The next step is to select any combination of 12 items from the menu posted for that month to make 24 meals. A meal is the number of servings it takes to feed your family (a family of four, for example, would need four servings of each meal). Each menu has 12 items ranging from wholesome gourmet to home-style entrees, each with side dishes.
"I try to make the menus interesting," comments Conley. "I try to make sure I include some kid-friendly entrees, as well as a few items that can possibly stretch people's culinary tastes. I pride myself on being able to meet people's needs and emphasize a broad appeal. I also try to make the menus reflect the seasons. We're coming into the fall season, so I have comfort foods and entrees for entertaining on the menus. In addition, I will do a pie-making class and cookie dough sessions for the holidays."
A sampling from September's menu included salsa chicken and Spanish rice, barbecue beef brisket with corn bread, Mexican lasagna, mango chicken with coconut pilaf, sesame ginger beef with yakisoba noodles and pasta primavera.
All meals are priced on a per serving basis with most entrees plus their side dishes ranging from $1.85-$2.85 per serving, including packaging. The average food cost for a family of four (96 servings) ranges between $175-$225 per month depending on the menu. In addition, each participant pays a session fee of $150, which covers the cost of menu planning, purchasing, facility use, instruction and the assistance of a dishwasher.
A family of four will spend from $325-$375 for twenty-four meals for their family for the month. During a typical session, participants are involved in many different tasks under the supervision of Conley and her assistant, Gary Warstler. While one or two people are cutting and chopping, others might be preparing sauces, grilling meats or packaging the food in containers. "What I offer is not a cooking class," explains Conley, "but I do try to show people various techniques to use in the kitchen and also, I make sure they go away with a good understanding of sanitation methods, which is crucial to food preparation."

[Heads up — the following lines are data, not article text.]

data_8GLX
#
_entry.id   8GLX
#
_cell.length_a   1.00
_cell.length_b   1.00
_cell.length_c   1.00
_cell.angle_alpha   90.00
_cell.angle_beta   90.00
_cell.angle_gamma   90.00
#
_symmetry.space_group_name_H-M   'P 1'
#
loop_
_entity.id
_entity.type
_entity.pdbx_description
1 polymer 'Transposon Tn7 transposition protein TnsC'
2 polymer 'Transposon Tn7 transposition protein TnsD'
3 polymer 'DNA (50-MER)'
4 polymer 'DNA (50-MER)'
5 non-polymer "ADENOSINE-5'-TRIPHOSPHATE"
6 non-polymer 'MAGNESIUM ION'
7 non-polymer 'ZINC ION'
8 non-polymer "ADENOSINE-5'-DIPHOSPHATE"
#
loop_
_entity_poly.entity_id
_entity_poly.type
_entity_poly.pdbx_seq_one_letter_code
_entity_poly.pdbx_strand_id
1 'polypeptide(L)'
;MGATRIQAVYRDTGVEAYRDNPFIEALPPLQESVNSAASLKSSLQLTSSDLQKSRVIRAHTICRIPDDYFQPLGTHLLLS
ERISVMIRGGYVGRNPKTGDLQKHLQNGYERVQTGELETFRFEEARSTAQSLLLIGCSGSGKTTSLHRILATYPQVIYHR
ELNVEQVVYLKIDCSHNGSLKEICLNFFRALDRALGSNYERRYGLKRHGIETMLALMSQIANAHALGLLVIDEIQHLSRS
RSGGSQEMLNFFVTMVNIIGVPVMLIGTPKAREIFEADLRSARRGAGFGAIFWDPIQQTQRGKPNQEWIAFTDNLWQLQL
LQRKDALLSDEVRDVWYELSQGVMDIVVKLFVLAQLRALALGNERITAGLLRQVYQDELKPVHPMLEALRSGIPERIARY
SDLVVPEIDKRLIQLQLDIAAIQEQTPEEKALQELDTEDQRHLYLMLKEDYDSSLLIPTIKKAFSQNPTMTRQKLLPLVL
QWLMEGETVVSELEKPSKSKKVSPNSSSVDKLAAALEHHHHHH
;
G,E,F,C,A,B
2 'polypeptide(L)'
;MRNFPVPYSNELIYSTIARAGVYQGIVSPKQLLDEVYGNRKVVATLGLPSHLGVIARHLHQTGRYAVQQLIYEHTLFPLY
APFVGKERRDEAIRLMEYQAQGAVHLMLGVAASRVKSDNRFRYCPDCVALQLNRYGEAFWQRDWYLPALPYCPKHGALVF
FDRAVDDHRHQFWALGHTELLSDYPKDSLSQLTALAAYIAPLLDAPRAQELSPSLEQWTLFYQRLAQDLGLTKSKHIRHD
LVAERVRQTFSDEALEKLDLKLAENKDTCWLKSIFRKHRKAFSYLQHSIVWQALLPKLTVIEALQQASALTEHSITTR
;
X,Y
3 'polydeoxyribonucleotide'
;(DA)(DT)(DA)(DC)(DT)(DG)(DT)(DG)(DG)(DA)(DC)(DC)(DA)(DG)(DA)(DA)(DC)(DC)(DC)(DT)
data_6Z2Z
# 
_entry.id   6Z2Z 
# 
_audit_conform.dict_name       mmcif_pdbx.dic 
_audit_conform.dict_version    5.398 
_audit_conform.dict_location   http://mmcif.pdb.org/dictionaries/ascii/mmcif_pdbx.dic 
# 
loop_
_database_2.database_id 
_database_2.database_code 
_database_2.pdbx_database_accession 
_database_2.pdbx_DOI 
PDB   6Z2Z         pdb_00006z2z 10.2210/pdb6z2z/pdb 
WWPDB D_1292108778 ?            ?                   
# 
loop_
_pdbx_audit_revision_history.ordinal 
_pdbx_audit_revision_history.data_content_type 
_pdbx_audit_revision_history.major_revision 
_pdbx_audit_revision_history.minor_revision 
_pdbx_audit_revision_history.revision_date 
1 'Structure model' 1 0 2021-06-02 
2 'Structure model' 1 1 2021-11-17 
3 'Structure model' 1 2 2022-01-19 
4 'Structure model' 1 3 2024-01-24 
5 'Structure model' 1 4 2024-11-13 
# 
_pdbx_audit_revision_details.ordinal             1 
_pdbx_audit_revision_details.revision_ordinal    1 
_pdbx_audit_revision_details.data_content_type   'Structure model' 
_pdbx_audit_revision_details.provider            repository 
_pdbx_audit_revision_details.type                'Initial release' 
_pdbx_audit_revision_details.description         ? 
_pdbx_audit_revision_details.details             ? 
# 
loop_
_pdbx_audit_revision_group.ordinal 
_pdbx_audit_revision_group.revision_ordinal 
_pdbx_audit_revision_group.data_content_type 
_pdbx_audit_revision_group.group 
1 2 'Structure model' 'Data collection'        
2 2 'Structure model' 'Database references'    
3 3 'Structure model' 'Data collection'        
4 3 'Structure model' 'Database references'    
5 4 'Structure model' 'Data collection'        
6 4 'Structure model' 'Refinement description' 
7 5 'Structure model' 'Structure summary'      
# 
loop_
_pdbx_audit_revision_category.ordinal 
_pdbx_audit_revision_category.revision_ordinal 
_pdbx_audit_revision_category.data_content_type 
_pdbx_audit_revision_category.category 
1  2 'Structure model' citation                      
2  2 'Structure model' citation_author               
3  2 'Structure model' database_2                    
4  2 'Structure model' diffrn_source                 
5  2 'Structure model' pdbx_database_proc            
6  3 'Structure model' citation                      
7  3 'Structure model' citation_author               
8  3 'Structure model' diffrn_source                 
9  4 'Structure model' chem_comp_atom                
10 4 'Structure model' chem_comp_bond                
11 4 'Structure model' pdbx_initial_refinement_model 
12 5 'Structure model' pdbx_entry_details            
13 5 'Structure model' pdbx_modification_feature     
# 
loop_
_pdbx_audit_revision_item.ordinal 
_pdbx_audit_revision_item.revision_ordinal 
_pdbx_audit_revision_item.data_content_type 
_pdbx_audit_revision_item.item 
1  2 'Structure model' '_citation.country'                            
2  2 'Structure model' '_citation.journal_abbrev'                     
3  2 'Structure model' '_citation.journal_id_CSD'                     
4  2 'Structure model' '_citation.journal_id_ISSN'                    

Conley's sessions are full of women, as well as a few men, who return monthly to stock their freezers with healthy, wholesome dinners. She has customers that come from as far south as Olympia and as far north as Mt. Vernon. Her future goal is to open several more kitchens and/or franchise the operation.
"We will maximize the number of customers we can put through in a few months," says Conley. "Then we need to open a new facility or sell franchises so that others can do it." The company is making a profit and Conley prides herself on never having lost money in a year. She attributes her success to her methodical and conservative business practices, growing as it has made sense and not jumping ahead too quickly. "The reason this concept works," explains Conley, "is that it's affordable, cost effective and saves time, but most of all it helps build community."
For more information about Month of Meals, access the company's Web site at: www.monthofmeals.com or call (425) 333-4219.